courses, and given workshops in many countries, and serves on the editorial board of the
journal Biochemistry and Molecular Biology Education.  He is also involved in education
outreach with High Schools. Kurt has over 15 years experience in neurodegenerative
disease research, and he uses transgenic mouse models to understand the molecular basis
of various neurodegenerative diseases.  He is an expert in prion diseases, where his
research encompasses determining the molecular basis for transmission of prion strains
between species, understanding the endogenous function of the prion protein, and
devising methods to inactivate prions.  He has also pioneered the use of survival analysis
techniques to more rigorously quantify prion inactivation.  Kurt has published widely on
the use of transgenic mouse models to measure prion infectivity, and on the inactivation
of prions.

Nancy J. Hanson, Ph.D.
Associate Professor
Department of Medical Microbiology
Director of Molecular Biology
Center for Research in Anti-Infectives and Biotechnology
Creighton University School of Medicine
Omaha, Nebraska 

Dr. Nancy D. Hanson is an Associate Professor and Director of Molecular Biology for the Center for Research in Anti-Infectives and Biotechnology in the Department of Medical Microbiology and Immunology at Creighton University. Dr. Hanson received her PhD in Medical Microbiology from the University of Nebraska Medical Center. She joined the faculty of Creighton University in 1995. Dr. Hanson has an active research laboratory and has trained several Master and PhD level students. Her area of expertise involves the study of molecular mechanisms of antibiotic resistance in Gram-negative organisms such as E. coli, K. pneumoniae, Salmonella spp. and Pseudomonas aeruginosa. Her research explores two aspects of antibiotic resistance mechanisms: 1) the regulation of the genes involved in resistance and 2) the development of PCR-based diagnostic tests that can be used by clinical laboratories to detect resistance genes in clinical isolates. Dr. Hanson has served as an ad-hoc grant reviewer for National Institutes of Health study sections, the Wellcome Trust, and the British Society for Antimicrobial Chemotherapy. Dr. Hanson has been the invited speaker for the Australian Society of Microbiology, General Society for Microbiology held in Edinburgh Scotland, the American Society of Microbiology and the Interscience Conference on Antimicrobial Agents and Chemotherapy. She serves as an ad-hoc reviewer for 12 scientific journals. Dr. Hanson has also been involved in the Fulbright mentoring program training recipients of the fellowship from countries such as Nigeria and Egypt. In 2007, Dr. Hanson was awarded researcher of the year by the Nebraska Chapter of the Cystic Fibrosis Foundation for her work on P. aeruginosa infecting patients with cystic fibrosis.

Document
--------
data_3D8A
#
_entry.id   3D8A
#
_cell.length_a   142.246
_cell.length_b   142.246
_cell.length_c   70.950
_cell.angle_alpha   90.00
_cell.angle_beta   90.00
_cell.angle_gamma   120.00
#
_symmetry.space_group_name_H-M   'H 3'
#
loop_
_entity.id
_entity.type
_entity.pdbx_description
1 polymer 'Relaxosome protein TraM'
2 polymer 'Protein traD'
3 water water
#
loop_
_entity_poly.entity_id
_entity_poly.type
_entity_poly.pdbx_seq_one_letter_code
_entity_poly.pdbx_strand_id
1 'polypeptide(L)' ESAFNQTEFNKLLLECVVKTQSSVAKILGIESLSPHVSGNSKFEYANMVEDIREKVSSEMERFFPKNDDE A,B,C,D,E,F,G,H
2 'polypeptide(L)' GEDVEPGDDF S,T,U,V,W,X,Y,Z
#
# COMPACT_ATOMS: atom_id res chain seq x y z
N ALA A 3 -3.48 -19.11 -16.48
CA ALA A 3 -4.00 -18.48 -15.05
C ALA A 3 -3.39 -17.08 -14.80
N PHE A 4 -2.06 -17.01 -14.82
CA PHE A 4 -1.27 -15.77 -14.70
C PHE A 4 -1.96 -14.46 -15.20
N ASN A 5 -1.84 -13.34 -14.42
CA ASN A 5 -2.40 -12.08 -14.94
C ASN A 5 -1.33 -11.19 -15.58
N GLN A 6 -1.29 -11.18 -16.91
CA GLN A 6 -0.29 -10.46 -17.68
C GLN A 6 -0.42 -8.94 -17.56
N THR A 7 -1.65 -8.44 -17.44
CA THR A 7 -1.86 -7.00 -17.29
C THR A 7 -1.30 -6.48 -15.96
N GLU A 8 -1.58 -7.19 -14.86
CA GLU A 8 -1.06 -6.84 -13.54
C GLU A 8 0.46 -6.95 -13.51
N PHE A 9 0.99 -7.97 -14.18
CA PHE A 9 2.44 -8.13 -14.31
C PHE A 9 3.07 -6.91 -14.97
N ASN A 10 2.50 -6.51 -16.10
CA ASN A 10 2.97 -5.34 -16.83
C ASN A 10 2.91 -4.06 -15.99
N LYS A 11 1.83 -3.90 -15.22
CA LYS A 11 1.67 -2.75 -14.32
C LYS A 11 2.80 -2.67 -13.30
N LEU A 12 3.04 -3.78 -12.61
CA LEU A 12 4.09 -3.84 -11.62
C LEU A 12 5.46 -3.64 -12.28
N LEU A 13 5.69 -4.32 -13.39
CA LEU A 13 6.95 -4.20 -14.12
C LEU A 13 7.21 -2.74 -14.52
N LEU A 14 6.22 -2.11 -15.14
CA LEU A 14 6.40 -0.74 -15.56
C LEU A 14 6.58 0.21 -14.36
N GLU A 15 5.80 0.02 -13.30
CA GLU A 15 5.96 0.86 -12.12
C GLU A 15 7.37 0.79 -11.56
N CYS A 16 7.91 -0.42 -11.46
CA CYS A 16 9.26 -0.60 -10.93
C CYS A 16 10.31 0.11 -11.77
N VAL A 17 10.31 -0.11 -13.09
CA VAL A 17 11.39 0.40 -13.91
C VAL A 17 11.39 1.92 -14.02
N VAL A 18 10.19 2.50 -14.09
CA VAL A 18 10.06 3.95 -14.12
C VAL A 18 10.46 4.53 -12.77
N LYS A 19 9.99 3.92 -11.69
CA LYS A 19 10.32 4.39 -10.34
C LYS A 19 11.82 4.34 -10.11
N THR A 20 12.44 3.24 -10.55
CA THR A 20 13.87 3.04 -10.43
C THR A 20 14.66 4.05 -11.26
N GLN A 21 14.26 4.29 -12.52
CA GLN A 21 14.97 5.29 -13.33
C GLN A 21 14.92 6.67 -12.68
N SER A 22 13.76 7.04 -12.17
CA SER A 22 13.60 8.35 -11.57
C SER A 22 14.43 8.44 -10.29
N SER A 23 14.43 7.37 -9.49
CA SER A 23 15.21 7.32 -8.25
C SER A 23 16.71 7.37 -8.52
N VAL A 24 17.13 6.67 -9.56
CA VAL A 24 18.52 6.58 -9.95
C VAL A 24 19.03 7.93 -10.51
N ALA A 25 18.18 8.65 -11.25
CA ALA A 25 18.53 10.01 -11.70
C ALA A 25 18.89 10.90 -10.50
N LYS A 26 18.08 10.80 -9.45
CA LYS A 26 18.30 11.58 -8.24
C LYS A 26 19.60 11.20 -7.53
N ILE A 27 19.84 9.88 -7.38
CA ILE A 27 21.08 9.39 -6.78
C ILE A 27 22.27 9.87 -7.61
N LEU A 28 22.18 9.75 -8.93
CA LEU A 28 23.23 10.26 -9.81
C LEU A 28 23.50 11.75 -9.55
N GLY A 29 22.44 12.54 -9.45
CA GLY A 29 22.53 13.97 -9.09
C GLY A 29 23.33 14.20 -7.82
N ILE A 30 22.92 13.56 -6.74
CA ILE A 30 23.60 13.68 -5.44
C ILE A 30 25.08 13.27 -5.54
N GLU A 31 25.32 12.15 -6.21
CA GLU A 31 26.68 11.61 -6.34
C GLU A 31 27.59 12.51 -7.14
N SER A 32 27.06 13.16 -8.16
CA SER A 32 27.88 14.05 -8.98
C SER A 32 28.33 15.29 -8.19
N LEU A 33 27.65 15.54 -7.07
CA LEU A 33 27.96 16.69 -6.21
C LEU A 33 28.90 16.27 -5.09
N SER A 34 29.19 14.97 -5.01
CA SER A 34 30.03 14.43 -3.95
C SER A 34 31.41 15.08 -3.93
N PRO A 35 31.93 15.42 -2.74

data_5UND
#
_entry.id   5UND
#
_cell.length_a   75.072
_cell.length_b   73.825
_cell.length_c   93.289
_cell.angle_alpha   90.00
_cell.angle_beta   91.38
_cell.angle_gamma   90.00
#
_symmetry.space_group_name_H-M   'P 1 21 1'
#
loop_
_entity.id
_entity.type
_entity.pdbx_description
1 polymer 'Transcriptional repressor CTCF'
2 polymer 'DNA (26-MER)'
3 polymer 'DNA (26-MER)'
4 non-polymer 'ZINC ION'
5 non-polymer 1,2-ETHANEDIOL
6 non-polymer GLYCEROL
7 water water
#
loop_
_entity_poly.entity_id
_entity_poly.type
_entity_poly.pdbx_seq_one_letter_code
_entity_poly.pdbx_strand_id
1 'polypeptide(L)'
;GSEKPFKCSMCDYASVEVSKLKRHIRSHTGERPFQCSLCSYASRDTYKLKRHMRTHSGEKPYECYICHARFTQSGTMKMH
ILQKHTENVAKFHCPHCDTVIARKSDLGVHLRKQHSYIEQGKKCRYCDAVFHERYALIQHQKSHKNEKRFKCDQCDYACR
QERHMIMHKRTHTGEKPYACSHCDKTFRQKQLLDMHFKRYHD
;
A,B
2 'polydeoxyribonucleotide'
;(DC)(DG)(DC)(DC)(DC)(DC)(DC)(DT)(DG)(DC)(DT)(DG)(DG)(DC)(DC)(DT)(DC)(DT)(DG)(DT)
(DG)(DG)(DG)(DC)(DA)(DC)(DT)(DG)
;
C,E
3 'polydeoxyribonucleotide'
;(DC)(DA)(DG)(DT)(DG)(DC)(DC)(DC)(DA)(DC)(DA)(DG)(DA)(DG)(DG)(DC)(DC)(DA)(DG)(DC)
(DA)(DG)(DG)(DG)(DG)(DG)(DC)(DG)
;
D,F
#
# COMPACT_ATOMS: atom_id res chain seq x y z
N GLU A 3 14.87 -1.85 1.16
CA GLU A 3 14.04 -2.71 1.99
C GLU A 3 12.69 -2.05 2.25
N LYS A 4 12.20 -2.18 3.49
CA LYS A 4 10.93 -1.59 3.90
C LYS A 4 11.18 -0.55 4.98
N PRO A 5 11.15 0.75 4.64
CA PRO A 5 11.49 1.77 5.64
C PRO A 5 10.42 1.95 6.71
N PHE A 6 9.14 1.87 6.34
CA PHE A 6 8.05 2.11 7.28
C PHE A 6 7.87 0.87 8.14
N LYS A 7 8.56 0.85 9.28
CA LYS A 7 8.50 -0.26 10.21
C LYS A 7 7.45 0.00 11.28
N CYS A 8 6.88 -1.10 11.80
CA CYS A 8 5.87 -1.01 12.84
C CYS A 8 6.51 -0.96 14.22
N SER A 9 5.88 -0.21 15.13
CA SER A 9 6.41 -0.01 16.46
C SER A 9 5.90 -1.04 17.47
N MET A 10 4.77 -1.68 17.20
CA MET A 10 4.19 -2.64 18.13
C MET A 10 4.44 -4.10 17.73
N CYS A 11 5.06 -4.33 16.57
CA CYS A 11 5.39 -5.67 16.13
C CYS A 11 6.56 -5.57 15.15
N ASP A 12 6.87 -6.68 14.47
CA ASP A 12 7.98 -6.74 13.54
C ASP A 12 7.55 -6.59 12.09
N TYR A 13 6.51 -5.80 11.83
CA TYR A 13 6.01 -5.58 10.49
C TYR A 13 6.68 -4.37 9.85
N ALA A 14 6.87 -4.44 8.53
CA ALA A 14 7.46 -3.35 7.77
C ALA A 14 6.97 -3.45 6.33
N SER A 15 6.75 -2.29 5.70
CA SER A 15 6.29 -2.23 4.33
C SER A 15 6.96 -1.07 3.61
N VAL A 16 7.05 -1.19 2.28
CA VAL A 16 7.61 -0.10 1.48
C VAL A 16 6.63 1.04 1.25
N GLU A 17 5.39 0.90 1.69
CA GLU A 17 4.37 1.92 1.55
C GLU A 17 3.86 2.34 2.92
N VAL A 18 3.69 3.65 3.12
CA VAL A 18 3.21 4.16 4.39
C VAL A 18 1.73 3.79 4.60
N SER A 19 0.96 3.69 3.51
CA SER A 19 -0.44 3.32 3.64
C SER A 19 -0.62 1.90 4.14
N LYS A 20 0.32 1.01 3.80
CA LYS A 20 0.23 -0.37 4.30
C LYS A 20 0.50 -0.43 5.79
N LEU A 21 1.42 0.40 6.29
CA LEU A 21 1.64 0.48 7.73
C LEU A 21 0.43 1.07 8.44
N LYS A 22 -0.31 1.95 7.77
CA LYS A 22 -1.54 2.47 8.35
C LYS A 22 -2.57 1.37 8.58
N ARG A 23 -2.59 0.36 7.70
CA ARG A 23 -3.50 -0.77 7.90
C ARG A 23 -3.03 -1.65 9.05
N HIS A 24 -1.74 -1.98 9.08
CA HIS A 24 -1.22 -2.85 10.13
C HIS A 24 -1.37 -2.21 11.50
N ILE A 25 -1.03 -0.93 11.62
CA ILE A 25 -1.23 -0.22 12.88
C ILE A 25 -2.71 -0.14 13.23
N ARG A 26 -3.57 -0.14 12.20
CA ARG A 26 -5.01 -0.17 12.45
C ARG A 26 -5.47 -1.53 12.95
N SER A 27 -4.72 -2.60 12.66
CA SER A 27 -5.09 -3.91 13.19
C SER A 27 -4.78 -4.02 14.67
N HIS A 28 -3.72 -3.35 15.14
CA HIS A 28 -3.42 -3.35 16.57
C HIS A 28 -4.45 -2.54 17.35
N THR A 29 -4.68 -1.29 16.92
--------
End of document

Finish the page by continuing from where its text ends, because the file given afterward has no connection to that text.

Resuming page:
Corinne I. Lasmezas, D.V.M., Ph.D.
Professor, Department of Infectology
The Scripps Research Institute, Scripps Florida
Jupiter, Florida 

Dr. Corinne I. Lasmézas is Professor at the Department of Infectology of The Scripps Research Institute, Scripps Florida where she directs a research laboratory focusing on the study of prion diseases. Corinne Lasmézas has a Doctorate of Veterinary Medicine from the University of Toulouse, France, and a Ph.D. in Neurosciences from the University Pierre&Marie Curie in Paris, France. She has over fifteen years of experience in the study of prion diseases. Her research in France has contributed to demonstrate the transmissibility to humans of bovine spongiform encephalopathy by showing the similarity of this prion strain with that of the human variant Creutzfeldt-Jakob Disease. She has established a non-human primate model for the study of the pathogenesis and iatrogenic risk from the bovine prion. She has studied prion pathogenesis in rodent models, including the involvement of the lymphoreticular system, the relationship between infectivity and the misfolded prion protein, prion therapy and the interaction of the prion protein with cell surface proteins. Since 2005 Corinne Lasmézas continues her research in the USA at the newly created Department of Infectology of the Scripps Research Institute located in Jupiter, Florida, where her group focuses on the mechanisms of neurodegeneration in prion diseases, the search for a therapy, and a better understanding of the molecular mechanisms underlying prion replication and the strain phenomenon. She serves as a scientific reviewer for research programs and journals, and is a member of several advisory panels in Europe for issues related to ruminant and human prion diseases including the iatrogenic risk linked to human derived medicinal products.